House Speaker Tim Jones, R-Eureka, said in a statement that the moves “were nothing more than a politically motivated stunt."
“I am deeply disappointed that the governor would attempt to make Missourians his pawns in a game of political chess as he tries to force the hand of the legislature,” Jones said. “The bottom line is that we sent the governor a balanced budget with record-high funding for education, despite his constant waffling and maneuvers to work against his own budget recommendations.”
House Budget Chairman Rick Stream, R-Kirkwood, said in a statement that “these withholds cannot even be taken seriously with the revenue growth we are experiencing.” And Senate Appropriations Chairman Kurt Schaefer, R-Columbia, said Nixon “is going to make a series of devastating withholds to education while denying Missouri citizens the same tax breaks he has supported for our state’s largest corporations.”
Both Jones and Sen. Eric Schmitt, R-Glendale, questioned whether it was constitutional for the governor to withhold funds when the state budget is running a surplus. Schmitt also noted that the bill includes “triggers” that slows down the phase-in of the tax cuts if the state’s revenue situation isn’t at a certain level.
“This isn’t about Jay Nixon,” Schmitt said in a telephone interview. “This is about returning money back to people – their money that they would normally send to Jefferson City. We’re trying to reduce their tax burden for every single individual state – the single mom working two jobs and the business owners creating jobs. And that’s a totally defensible position.”
“The way they wrote the language that tax cut would be retroactive to all previous tax years – Missourians can claim refunds for up to three years,” Luebbering said.
She added that “the governor has the constitutional authority to control the rate of spending to make sure that we do not spend more than we have available.”
After Nixon’s announcement, the Missouri Association of School Administrators sent out a statement that “school districts in Missouri (should) prepare contingency plans for the 2014 fiscal year “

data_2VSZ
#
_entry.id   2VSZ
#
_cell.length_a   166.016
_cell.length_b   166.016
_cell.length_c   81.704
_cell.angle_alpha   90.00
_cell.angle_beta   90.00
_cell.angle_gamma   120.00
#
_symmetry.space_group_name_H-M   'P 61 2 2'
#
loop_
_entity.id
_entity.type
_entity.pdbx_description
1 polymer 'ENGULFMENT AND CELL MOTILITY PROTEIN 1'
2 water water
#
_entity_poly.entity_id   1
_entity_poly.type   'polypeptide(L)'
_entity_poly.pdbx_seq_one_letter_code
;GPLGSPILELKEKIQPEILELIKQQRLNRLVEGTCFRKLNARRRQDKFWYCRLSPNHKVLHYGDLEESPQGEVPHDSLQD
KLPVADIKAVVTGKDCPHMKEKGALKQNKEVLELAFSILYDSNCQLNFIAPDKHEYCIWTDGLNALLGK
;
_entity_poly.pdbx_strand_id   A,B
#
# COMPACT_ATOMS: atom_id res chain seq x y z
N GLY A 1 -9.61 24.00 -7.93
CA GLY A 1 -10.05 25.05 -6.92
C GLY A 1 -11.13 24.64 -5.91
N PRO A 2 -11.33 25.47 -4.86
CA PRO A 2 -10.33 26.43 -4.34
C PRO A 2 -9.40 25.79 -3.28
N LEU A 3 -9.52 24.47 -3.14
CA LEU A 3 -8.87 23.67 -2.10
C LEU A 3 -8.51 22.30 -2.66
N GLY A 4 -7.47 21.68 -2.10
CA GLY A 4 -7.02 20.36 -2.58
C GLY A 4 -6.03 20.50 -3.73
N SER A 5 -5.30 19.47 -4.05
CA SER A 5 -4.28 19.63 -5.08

"Districts should not panic at this point, because the funding to schools will likely be released if the veto of HB 253 is maintained. Districts need to be fully prepared for all possibilities," said Roger Kurtz, executive director of MASA, in a statement. “This issue emphasizes the importance of sustaining the governor's veto of HB 253."
While the Senate has enough votes to override Nixon’s veto on House Bill 253, the situation is dicey at best in the Missouri House.
That’s because only 103 House members voted for the bill, six short of the 109 votes needed.
While six Republicans currently in the House didn't vote on that bill, the three Democrats who supported the measure in May – Reps. Jeff Roorda, D-Barnhart, Ed Schieffer, D-Troy, and Steve Hodges, D-East Prairie – are not likely to override Nixon. Schieffer told the Beacon he won't vote for the override.
If those three Democrats voted against an override, three Republicans that voted against the bill in May would have switch sides. The pressure may be especially high for Gannon and Hampton, two lawmakers that won their 2012 elections by narrow margins.
And an override could be an ever tough sell, given that the bill removes a sales tax exemption for prescription drugs (Republicans noted that provision doesn't go into effect right away and can be fixed in 2014.).
Schmitt said, “The stakes could not be higher on this one.”